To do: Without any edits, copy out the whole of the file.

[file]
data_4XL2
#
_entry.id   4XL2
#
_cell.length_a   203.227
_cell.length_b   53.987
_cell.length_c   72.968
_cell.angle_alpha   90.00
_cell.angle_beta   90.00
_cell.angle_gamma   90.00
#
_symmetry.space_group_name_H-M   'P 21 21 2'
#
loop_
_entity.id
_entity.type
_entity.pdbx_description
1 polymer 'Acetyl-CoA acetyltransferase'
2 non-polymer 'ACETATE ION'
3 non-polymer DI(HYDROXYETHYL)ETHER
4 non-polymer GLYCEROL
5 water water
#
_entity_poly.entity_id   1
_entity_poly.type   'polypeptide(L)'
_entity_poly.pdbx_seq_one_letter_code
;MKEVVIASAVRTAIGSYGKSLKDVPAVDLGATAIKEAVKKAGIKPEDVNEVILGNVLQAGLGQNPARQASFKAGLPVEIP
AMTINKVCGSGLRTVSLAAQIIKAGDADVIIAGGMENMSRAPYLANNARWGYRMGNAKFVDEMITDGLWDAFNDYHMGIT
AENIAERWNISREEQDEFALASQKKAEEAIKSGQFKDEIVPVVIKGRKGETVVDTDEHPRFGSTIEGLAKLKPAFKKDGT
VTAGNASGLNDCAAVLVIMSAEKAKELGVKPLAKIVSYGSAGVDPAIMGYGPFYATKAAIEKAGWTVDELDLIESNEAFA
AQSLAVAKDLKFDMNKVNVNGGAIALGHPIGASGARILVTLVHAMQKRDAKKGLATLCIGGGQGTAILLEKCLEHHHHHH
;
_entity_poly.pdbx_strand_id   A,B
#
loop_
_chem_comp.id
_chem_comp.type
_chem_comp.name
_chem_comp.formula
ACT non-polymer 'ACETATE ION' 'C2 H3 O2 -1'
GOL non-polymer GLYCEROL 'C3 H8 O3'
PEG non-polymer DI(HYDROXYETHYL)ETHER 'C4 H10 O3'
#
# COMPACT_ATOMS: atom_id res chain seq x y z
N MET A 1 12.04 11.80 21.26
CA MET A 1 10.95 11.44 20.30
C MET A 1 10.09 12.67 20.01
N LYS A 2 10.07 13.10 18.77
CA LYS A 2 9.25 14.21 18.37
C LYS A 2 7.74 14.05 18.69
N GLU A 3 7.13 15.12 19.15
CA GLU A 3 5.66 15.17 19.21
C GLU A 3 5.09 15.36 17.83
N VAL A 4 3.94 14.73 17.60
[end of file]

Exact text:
data_4XL2
#
_entry.id   4XL2
#
_cell.length_a   203.227
_cell.length_b   53.987
_cell.length_c   72.968
_cell.angle_alpha   90.00
_cell.angle_beta   90.00
_cell.angle_gamma   90.00
#
_symmetry.space_group_name_H-M   'P 21 21 2'
#
loop_
_entity.id
_entity.type
_entity.pdbx_description
1 polymer 'Acetyl-CoA acetyltransferase'
2 non-polymer 'ACETATE ION'
3 non-polymer DI(HYDROXYETHYL)ETHER
4 non-polymer GLYCEROL
5 water water
#
_entity_poly.entity_id   1
_entity_poly.type   'polypeptide(L)'
_entity_poly.pdbx_seq_one_letter_code
;MKEVVIASAVRTAIGSYGKSLKDVPAVDLGATAIKEAVKKAGIKPEDVNEVILGNVLQAGLGQNPARQASFKAGLPVEIP
AMTINKVCGSGLRTVSLAAQIIKAGDADVIIAGGMENMSRAPYLANNARWGYRMGNAKFVDEMITDGLWDAFNDYHMGIT
AENIAERWNISREEQDEFALASQKKAEEAIKSGQFKDEIVPVVIKGRKGETVVDTDEHPRFGSTIEGLAKLKPAFKKDGT
VTAGNASGLNDCAAVLVIMSAEKAKELGVKPLAKIVSYGSAGVDPAIMGYGPFYATKAAIEKAGWTVDELDLIESNEAFA
AQSLAVAKDLKFDMNKVNVNGGAIALGHPIGASGARILVTLVHAMQKRDAKKGLATLCIGGGQGTAILLEKCLEHHHHHH
;
_entity_poly.pdbx_strand_id   A,B
#
loop_
_chem_comp.id
_chem_comp.type
_chem_comp.name
_chem_comp.formula
ACT non-polymer 'ACETATE ION' 'C2 H3 O2 -1'
GOL non-polymer GLYCEROL 'C3 H8 O3'
PEG non-polymer DI(HYDROXYETHYL)ETHER 'C4 H10 O3'
#
# COMPACT_ATOMS: atom_id res chain seq x y z
N MET A 1 12.04 11.80 21.26
CA MET A 1 10.95 11.44 20.30
C MET A 1 10.09 12.67 20.01
N LYS A 2 10.07 13.10 18.77
CA LYS A 2 9.25 14.21 18.37
C LYS A 2 7.74 14.05 18.69
N GLU A 3 7.13 15.12 19.15
CA GLU A 3 5.66 15.17 19.21
C GLU A 3 5.09 15.36 17.83
N VAL A 4 3.94 14.73 17.60